Only a minor character in the TV show, Andrea is among the longest lasting members of the original group. A law student, she quickly shows to be a capable marksman, eventually becoming the dedicated sentry for the group and a firearms instructor from time to time. After the loss of her sister and her lover Dale, she becomes a very hardened character like Rick, partaking in one of the more gruesome acts the group has committed.

Through it all she does her best to remain morally right, often challenging Rick in constructive ways and holding the group together. A while after Dale’s death, she and Rick begin a slow but blossoming romance. It allows both of them to overcome some of the trauma they have gone through. She also becomes a bit of a mother figure to Carl.

The Saviors clear out a walker infested motel. Credit: Michael O “mugginns”


We obviously could not leave out the walker-slaying samurai Michonne. She is a major character of the TV show and while not quite as prominent in the comics, she still remains one of Rick’s closest friends and allies. Having been separated from her daughters, her boyfriend and his best friend turned, leaving Michonne with a pretty terrible start into the apocalypse. She does figure out how to get around by turning her zombified boyfriend and his pal into her iconic Walker pets, chained up to her so she can move through walker groups.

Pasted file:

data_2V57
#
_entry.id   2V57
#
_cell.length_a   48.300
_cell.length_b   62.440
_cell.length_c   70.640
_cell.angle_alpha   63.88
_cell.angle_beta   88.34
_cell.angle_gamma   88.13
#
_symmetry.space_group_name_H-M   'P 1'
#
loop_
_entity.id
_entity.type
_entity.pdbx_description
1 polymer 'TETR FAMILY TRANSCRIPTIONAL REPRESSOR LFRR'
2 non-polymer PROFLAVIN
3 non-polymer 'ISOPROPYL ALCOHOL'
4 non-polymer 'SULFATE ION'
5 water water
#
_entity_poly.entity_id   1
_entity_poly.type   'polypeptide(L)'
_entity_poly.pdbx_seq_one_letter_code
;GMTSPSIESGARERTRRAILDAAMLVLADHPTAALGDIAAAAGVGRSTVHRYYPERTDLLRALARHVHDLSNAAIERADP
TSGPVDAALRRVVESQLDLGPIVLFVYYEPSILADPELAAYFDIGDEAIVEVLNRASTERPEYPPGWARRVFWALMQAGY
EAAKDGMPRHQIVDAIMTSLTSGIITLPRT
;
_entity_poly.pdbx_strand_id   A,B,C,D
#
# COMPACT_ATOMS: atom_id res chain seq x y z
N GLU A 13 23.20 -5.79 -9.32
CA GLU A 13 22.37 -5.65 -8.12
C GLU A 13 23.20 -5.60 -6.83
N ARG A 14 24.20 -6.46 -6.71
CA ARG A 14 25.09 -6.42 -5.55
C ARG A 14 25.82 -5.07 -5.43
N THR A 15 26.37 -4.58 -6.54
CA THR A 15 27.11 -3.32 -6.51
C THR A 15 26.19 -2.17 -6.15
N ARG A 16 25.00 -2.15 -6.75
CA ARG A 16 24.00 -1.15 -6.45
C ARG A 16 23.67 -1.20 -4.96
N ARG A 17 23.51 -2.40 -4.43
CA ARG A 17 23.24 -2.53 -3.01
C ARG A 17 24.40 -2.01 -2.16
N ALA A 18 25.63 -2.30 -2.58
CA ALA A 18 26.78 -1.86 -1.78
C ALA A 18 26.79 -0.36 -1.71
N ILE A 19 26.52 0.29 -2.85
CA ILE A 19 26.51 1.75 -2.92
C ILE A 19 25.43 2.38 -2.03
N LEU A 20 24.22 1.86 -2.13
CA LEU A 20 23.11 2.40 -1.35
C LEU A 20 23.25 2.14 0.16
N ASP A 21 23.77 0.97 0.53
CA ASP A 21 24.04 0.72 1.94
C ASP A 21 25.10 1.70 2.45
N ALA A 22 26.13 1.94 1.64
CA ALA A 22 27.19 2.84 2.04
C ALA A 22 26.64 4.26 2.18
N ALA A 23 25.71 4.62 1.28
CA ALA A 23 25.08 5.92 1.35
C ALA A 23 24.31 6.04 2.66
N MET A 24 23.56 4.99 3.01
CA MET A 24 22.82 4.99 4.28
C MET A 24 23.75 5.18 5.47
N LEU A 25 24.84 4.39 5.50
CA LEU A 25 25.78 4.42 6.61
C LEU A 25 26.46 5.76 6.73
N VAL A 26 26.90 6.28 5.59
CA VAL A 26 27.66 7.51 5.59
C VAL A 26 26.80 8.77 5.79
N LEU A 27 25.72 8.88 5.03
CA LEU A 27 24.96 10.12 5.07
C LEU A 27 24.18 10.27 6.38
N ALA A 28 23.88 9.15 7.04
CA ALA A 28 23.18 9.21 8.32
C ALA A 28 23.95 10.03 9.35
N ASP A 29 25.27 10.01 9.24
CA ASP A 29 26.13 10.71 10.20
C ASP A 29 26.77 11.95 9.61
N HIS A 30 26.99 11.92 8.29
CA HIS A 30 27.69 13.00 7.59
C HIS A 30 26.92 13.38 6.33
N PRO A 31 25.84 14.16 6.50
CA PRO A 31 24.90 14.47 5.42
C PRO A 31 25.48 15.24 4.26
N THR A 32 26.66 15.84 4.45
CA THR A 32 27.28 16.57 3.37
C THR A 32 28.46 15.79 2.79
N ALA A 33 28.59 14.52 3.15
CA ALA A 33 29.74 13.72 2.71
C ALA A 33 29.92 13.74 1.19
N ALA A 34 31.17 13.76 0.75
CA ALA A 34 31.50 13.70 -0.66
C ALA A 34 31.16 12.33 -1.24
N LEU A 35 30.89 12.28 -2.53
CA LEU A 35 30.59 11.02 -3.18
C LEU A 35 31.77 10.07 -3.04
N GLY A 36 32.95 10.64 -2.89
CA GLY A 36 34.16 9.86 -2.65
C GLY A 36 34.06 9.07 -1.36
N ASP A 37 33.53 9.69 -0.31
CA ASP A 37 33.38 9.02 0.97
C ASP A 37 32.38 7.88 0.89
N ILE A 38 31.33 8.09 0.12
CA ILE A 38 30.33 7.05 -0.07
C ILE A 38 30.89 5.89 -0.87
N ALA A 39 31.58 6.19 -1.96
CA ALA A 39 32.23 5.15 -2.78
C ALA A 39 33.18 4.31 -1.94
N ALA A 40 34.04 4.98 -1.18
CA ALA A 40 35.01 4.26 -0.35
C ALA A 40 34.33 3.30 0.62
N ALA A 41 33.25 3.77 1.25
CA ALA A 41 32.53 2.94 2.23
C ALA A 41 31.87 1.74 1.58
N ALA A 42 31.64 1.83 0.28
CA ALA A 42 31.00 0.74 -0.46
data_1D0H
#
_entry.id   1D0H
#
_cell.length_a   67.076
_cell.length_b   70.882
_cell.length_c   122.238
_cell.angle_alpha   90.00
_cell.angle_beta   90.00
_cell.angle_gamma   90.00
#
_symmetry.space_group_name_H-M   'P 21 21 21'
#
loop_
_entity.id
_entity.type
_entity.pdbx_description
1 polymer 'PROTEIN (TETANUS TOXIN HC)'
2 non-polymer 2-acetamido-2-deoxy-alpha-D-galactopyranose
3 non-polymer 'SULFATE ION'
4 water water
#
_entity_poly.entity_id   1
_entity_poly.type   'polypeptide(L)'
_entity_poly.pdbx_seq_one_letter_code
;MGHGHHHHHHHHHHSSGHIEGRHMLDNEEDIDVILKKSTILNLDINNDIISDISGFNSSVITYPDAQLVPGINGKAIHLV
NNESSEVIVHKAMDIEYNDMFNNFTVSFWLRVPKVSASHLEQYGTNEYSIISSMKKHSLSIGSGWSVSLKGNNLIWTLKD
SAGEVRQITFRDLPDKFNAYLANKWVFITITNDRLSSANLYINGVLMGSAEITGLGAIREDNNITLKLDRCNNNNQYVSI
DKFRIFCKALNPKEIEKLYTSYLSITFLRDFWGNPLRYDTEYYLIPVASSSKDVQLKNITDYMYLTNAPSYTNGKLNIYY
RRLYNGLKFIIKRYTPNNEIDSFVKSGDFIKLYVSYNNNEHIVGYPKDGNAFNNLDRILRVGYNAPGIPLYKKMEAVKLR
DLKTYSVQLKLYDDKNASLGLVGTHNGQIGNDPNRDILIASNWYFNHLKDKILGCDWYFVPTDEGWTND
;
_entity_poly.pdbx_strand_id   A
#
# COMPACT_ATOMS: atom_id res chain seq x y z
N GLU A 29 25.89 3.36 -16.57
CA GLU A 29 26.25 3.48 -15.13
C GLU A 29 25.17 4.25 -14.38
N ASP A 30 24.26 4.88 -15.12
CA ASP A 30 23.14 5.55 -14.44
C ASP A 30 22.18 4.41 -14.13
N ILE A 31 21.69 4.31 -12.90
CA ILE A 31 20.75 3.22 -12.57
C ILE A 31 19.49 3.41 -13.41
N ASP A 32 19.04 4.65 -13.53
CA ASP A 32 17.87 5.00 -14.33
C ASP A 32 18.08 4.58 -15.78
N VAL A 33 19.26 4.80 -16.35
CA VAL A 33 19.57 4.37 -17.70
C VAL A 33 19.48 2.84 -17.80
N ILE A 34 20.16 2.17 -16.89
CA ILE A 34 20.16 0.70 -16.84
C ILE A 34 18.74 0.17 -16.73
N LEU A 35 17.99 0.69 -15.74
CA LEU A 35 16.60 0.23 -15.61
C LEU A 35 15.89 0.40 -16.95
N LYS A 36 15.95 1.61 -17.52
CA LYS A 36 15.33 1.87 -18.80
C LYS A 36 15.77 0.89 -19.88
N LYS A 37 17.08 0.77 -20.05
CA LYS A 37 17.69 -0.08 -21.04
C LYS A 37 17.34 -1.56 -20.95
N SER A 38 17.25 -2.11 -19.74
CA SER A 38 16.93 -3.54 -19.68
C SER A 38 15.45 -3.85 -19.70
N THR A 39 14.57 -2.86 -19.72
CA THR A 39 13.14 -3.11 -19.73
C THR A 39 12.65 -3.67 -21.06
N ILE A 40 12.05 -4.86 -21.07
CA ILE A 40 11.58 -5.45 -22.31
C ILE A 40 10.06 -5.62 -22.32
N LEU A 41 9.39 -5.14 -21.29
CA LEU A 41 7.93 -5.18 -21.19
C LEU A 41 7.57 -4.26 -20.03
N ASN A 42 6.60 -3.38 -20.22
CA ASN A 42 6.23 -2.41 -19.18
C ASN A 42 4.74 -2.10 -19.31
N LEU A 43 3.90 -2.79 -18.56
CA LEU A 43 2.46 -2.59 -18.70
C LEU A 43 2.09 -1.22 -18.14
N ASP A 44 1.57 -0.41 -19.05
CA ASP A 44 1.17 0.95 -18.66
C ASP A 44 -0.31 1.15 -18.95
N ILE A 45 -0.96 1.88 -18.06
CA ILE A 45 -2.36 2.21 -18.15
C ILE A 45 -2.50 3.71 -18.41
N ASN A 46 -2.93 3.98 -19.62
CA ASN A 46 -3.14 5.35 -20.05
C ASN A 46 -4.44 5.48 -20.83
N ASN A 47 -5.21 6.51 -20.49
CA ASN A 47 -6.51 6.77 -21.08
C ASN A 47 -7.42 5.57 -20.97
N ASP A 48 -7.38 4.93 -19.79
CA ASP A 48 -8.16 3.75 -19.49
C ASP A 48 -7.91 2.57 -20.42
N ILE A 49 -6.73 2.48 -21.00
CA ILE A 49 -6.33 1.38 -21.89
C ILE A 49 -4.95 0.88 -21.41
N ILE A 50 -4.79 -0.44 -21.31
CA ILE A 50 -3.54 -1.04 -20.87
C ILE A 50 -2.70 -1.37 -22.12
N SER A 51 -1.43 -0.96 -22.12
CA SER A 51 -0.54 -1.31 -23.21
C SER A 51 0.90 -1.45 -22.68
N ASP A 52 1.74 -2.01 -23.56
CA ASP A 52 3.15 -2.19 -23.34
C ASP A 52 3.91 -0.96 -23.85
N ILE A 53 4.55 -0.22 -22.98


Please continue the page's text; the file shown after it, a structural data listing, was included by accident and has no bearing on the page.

While seemingly quite capable and hardened on the surface, we soon see Michonne’s more vulnerable and traumatized side, seeing her talk to herself as if talking to her boyfriend. She also quickly makes sexual advances towards a member of Rick’s group, sparking a lot of drama and conflict within the group. It all shows that while outwardly Michonne is calm and collected, she is just as traumatized as the rest of the group if not more so.

Despite that and what the Governor does to her (A BIG trigger warning here, if you plan to read the comics, there is a lot of sexual assault and torture in the scenes between Michonne and the Governor, so better skip those issues if that is too much for you) she finds ways to deal with her trauma, finding a similarly hurt soul in Rick and confiding in him. She goes on to become the group’s strongest fighter next to Rick and while not making peace with her past entirely, she opens up more and tries to change for the better.

Eugene prepares to repair the diesel locomotive. Credit: Michael O “mugginns”

The Governor

The Governor (aka Philip Blake, aka Brian Blake) is the series’ first major antagonist. He presents a friendly and caring persona to the inhabitants of Woodbury – the community he leads – making sure everyone is fed, putting on entertainment for people. To his lieutenants and strangers he is an immensely cruel and sadistic person. His backstory is made more clear in the Woodbury novels, but these are not focus here.